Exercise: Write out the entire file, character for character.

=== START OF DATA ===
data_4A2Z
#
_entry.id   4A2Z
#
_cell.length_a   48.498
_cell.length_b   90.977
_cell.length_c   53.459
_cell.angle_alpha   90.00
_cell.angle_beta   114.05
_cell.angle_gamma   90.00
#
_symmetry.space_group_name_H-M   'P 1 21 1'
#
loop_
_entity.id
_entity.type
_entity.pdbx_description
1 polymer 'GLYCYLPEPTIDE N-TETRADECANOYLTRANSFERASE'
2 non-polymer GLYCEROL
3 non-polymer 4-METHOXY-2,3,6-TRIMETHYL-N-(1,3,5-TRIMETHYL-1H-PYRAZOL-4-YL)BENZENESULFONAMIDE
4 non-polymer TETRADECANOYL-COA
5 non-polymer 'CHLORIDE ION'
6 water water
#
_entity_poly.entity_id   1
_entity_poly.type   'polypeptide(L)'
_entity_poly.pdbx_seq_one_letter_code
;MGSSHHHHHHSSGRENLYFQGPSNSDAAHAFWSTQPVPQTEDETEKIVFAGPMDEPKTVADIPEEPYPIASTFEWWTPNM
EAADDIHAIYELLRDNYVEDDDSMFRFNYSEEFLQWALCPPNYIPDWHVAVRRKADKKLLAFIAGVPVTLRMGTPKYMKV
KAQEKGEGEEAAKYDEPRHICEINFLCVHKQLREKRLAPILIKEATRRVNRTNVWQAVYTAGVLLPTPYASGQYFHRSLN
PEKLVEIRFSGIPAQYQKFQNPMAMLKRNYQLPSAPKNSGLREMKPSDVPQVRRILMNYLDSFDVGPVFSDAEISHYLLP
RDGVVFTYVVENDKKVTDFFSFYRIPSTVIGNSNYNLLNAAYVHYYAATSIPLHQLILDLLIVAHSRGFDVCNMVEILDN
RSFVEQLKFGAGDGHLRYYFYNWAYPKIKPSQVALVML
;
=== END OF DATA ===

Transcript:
data_4A2Z
#
_entry.id   4A2Z
#
_cell.length_a   48.498
_cell.length_b   90.977
_cell.length_c   53.459
_cell.angle_alpha   90.00
_cell.angle_beta   114.05
_cell.angle_gamma   90.00
#
_symmetry.space_group_name_H-M   'P 1 21 1'
#
loop_
_entity.id
_entity.type
_entity.pdbx_description
1 polymer 'GLYCYLPEPTIDE N-TETRADECANOYLTRANSFERASE'
2 non-polymer GLYCEROL
3 non-polymer 4-METHOXY-2,3,6-TRIMETHYL-N-(1,3,5-TRIMETHYL-1H-PYRAZOL-4-YL)BENZENESULFONAMIDE
4 non-polymer TETRADECANOYL-COA
5 non-polymer 'CHLORIDE ION'
6 water water
#
_entity_poly.entity_id   1
_entity_poly.type   'polypeptide(L)'
_entity_poly.pdbx_seq_one_letter_code
;MGSSHHHHHHSSGRENLYFQGPSNSDAAHAFWSTQPVPQTEDETEKIVFAGPMDEPKTVADIPEEPYPIASTFEWWTPNM
EAADDIHAIYELLRDNYVEDDDSMFRFNYSEEFLQWALCPPNYIPDWHVAVRRKADKKLLAFIAGVPVTLRMGTPKYMKV
KAQEKGEGEEAAKYDEPRHICEINFLCVHKQLREKRLAPILIKEATRRVNRTNVWQAVYTAGVLLPTPYASGQYFHRSLN
PEKLVEIRFSGIPAQYQKFQNPMAMLKRNYQLPSAPKNSGLREMKPSDVPQVRRILMNYLDSFDVGPVFSDAEISHYLLP
RDGVVFTYVVENDKKVTDFFSFYRIPSTVIGNSNYNLLNAAYVHYYAATSIPLHQLILDLLIVAHSRGFDVCNMVEILDN
RSFVEQLKFGAGDGHLRYYFYNWAYPKIKPSQVALVML
;